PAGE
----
The bullies said I was next. They were credible. There were only a few Chicano kids, and they’d come in with casts and scars, and look away from everyone.

One of the teachers pointedly reminded us in class that the Jews killed Jesus and were still paying the price. She then said this ancient, cosmic crime probably had something to do with my mother’s accident. My mother had had it coming.

I realize now that this teacher was making her best attempt at kindness. It was her way of saying I couldn’t help that I was born Jewish. In a similar vein, she urged the white children to be understanding, since Mexicans couldn’t help the fact that they were less intelligent.

Thereafter, I was bombarded with demands that I convert. My memories of that school are of constant onslaught, racism, and violence; of adults who were no better than the children.

I was a few years younger and therefore smaller than the other kids in my grade, and an easy mark. A notorious cowboy kid confronted me, with a crowd urging him on. He was a dandy, in a kid’s black western shirt. I suddenly recalled lessons from the karate school, which by then had taken place so long ago, in the unreal antebellum. I built up tension in my whole body in order to aim a punch and knocked the guy flat on his back.

It would be nice to tell the Hollywood story here. Wouldn’t I suddenly be an alpha, raised on shoulders, loved? No, I found myself more isolated than ever. I was regularly ambushed and beaten.

The thought of connecting with other people—of having friends—was terrifying, and strangers were dangerous. It was impossible to say how much of my dread was due to my circumstances and how much was inherited from my parents.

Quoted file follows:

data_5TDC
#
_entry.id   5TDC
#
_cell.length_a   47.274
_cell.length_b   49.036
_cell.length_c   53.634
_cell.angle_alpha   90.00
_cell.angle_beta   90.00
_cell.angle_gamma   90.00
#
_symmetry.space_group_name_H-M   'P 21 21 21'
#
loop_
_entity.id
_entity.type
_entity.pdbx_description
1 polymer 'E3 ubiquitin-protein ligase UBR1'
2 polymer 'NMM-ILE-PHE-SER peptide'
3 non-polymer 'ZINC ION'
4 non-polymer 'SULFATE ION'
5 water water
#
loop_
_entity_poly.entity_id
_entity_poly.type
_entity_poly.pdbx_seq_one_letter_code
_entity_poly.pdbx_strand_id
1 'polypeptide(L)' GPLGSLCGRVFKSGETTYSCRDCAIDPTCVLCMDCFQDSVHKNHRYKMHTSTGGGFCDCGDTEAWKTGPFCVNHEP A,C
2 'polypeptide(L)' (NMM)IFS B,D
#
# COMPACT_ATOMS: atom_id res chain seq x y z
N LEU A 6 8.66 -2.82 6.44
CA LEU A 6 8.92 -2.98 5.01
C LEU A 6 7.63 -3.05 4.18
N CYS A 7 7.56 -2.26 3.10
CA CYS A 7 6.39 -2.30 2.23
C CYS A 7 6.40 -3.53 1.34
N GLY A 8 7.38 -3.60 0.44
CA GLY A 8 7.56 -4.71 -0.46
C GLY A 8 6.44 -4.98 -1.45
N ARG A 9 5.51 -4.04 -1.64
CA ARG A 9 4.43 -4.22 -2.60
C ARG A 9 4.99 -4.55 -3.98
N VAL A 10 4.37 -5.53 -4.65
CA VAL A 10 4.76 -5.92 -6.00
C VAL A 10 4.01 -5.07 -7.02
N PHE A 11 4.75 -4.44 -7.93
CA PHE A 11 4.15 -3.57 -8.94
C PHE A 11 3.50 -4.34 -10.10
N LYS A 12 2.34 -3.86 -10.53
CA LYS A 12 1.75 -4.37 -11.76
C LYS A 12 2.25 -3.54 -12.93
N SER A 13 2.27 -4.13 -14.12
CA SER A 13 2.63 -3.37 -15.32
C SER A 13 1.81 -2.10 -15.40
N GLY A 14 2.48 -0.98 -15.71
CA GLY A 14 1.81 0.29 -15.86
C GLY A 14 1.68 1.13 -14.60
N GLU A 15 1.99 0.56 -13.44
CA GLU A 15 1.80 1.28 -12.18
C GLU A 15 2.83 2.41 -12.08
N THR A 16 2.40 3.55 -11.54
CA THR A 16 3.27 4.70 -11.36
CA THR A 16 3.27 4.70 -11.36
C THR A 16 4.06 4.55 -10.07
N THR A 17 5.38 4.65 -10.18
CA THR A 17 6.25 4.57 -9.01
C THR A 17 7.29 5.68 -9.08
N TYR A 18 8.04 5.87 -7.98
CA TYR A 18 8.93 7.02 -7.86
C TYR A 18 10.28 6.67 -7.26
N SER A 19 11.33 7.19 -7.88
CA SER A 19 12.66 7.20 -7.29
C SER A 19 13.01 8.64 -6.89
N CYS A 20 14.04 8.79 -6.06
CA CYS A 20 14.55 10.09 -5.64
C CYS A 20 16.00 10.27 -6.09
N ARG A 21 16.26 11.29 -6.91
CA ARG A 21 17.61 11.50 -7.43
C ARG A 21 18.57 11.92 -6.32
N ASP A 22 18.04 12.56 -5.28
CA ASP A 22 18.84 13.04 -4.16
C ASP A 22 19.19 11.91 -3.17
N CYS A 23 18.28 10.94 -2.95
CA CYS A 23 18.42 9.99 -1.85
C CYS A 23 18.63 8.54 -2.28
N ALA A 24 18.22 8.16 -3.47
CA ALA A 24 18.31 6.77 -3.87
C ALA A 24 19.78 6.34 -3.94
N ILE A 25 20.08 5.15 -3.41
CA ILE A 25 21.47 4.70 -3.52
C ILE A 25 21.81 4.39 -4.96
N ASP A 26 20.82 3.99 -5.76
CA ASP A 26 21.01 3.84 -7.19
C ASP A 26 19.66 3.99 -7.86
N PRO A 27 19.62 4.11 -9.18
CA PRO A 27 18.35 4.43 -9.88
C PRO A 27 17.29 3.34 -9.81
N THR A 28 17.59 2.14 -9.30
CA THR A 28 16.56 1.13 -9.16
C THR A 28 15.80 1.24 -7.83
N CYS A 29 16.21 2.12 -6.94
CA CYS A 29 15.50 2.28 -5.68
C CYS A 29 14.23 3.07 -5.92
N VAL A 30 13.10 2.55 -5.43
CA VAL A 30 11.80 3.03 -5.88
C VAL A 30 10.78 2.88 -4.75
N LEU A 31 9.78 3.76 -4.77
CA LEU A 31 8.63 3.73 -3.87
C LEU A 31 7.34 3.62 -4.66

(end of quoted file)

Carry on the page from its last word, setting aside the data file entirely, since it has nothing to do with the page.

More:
Reality is ever changing. The odd demographic churnings of the region eventually brought me into contact with a variety of people, and I slowly learned to connect pleasantly with oddballs I stumbled into. One time, I wandered into the Radio Shack store on the main road and met a polite soldier from Fort Bliss in a not-so-fresh beige uniform.

The guy was awkward; looked down all the time and walked as if the floor was being tilted back and forth just a little bit by a supernatural prankster. He noticed me yearning at the drawers of electronic parts and said hello.

He seemed young, even to me. Not quite a real mustache yet. Worked with radar equipment. Wouldn’t tell me more.

What makes people generous? What makes a stranger take a chance? This fellow took it upon himself to introduce me to electronics. He brought a few parts to our little house a couple of days later; resistors, capacitors, wire, solder, transistors, potentiometers, a battery, a little speaker. We made a radio.

First Experiment

Right next door to that Radio Shack was a drugstore with a magazine stand. Before the Internet, magazine stands were a big deal. You could go and browse the covers without even touching; show dogs, fancy boats.

The rack itself was made of thick, curled, shiny wire; fancy but cheap-looking at the same time. You had to be choosy about when to go, because the afternoon desert sun blasted through the big window. It would glint off the wire, making it painful to look.

There was always more to learn about the magazine rack. The magazine covers lost their warm inks and turned blue after about a week in the strong sun, so you could always tell how long an issue had been out. There was supposedly a room with dirty magazines in the back, but I never saw it.

A few titles covered the amateur electronics beat. Most of the articles were about building radios, but I found a piece about an early electronic musical instrument called a Theremin and learned how to make them. Theremins are played by moving your hands in the air near antennae; nothing is touched, and playing gives you the feeling of contact with a virtual world.

I was also fascinated by the diaphanous, silky, turbulent images called Lissajous patterns, which can be made by fiddling with musical signals and an oscilloscope. I made a crude Lissajous viewer out of an old television set I found in a trash bin, and hooked it up to a Theremin. Normally, a Theremin makes spooky warbling sounds, but I got one to make spooky warbling images.